By Dr. Peter Browning
Professor of Philosophy and Religion
Years ago I received a rare opportunity for an academic. I got to share my ideas about medical ethics in “the real world” with a group of physicians, nurses and hospital administrators. I will confess I was intimidated. As a person who spends his time primarily with college students, I don’t interact regularly with medical professionals. I see their vocation from a distance. Every fall my course “Ethical Issues in Health Care” trots out exactly what the title promises: issues. We look at human experimentation; euthanasia and physician-assisted suicide; debates over sexual ethics such as birth control, sex education and abortion; and quandaries related to organ transplantation, genetic intervention, and the funding and distribution of healthcare.
My interaction with the group of people offering medical care demonstrated that the biggest moral challenge in hospitals isn’t primarily associated with the issues discussed in my class. It is much more about the character of individual medical professionals and the quality of community in the hospital system itself. When I told those gathered about the character ethics of Stanley Hauerwas, the leading Christian ethicist in America, they nodded in approval. In the 1970s Hauerwas came onto the scene with a simple message: the moral life is not primarily about quandaries. In spite of the way that most universities teach ethics today with survey courses featuring hot topics to be debated, Hauerwas was convinced that our deepest moral reflection isn’t about actions and decisions in the face of tough circumstances; rather, it is about our character or “the ethics of virtue.” What kind of persons are we on a daily basis? What are the character traits or virtues we embody? And what form of community is required to nurture us to become better people?
At one point in the conversation a medical professional remembered when a colleague was asked to leave the medical setting where they were working. At the time, the reason for that request was novel. This person was not failing to show up to work or stealing. There was nothing wrong with the person’s competence as a professional. This individual was simply rude, hurtful and insensitive to colleagues. The leadership finally put its foot down and said “enough!” But that act changed the culture of the organization. It sent a message: “We want to be a community. We want to treat not only our patients with compassion and respect, but one another as well.”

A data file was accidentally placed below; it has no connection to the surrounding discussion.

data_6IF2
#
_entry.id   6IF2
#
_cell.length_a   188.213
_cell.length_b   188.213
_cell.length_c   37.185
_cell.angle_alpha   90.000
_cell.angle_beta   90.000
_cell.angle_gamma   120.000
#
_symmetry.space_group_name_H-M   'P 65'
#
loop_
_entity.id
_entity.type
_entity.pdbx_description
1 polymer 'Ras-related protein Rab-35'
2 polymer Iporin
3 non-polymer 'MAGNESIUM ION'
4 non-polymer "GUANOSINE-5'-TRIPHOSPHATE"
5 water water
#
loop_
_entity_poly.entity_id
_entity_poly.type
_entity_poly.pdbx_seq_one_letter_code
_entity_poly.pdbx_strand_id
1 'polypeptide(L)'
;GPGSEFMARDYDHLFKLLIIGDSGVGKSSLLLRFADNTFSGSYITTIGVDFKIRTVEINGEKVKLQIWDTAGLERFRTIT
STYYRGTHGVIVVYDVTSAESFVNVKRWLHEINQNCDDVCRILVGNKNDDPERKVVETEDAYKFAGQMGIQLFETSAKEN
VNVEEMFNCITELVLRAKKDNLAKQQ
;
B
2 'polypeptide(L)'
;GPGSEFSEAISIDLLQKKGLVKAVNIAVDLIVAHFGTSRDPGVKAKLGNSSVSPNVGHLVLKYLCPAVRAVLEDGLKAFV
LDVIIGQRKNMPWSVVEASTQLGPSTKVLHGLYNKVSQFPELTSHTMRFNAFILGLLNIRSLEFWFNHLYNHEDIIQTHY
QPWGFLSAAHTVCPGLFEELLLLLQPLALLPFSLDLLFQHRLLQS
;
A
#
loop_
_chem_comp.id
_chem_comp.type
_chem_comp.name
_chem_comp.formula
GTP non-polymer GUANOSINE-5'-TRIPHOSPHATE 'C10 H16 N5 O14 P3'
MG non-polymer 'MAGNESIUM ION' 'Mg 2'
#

We so often think that the biggest issues in the moral life are occasional crises demanding an immediate answer (e.g. “Should we pull the plug?”). But it turns out that the most important moral issues are often mundane. They are the presence or absence of day-to-day habits such as caring, civility, honesty and a concern for the community.
As Dr. Marty Makary discusses in his book Unaccountable: What Hospitals Won’t Tell You and How Transparency Can Revolutionize Health Care, hospitals that have a rich sense of community and which nurture practices of teamwork, honesty, and mutual accountability and support actually do far better for their patients. When Makary and a team organized the “Hopkins Safety Culture Study” with 60 U.S. hospitals, they discovered a correlation between the level of teamwork in a given hospital and its infection rates and health results for the patients. When a culture of teamwork is pervasive, infection rates are low and positive patient outcomes are high.
Honesty also pays off. When the state of New York decided to require hospitals to post their hospital-based death rates for cardiac surgeries back in 1989, individual hospital death rates for heart surgery ranged from 1 to 18%. When hospitals had to be transparent about the results of their care, they got better. Poorly performing surgeons were removed and/or retrained. The patients won.
Finally, developing practices of mutual accountability and support matter. When Dr. Makary speaks at physician conferences, he regularly asks the audience members to indicate whether they know someone who should not be practicing medicine. Typically, every hand goes up. Dr. Makary cites a 2009 study, which found that “31% of doctors are burned out.” He points to another study of 8,000 physicians by Drs. Charles Balch and Julie Freischlag that reveals “no fewer than 40 percent were burned out, 30 percent screened positive for symptoms of depression, and 28 percent had mental-quality-of-life scores below the general population norm.” When physicians feel more support, get help for their addictions or personal challenges and are given work schedules more conducive to a healthy lifestyle, they are more effective.
There are complex ethical issues in medicine. They require sophisticated analysis and interdisciplinary dialogue often over many years. But culture makes a difference and the “ethics of virtue” counts. When hospitals are communities of character, patients thrive—and so do the medical professionals. Indeed, the ethical tradition, which asks about our character, a tradition deeply expressed within the disciplines of the humanities, may be nothing short of life-saving.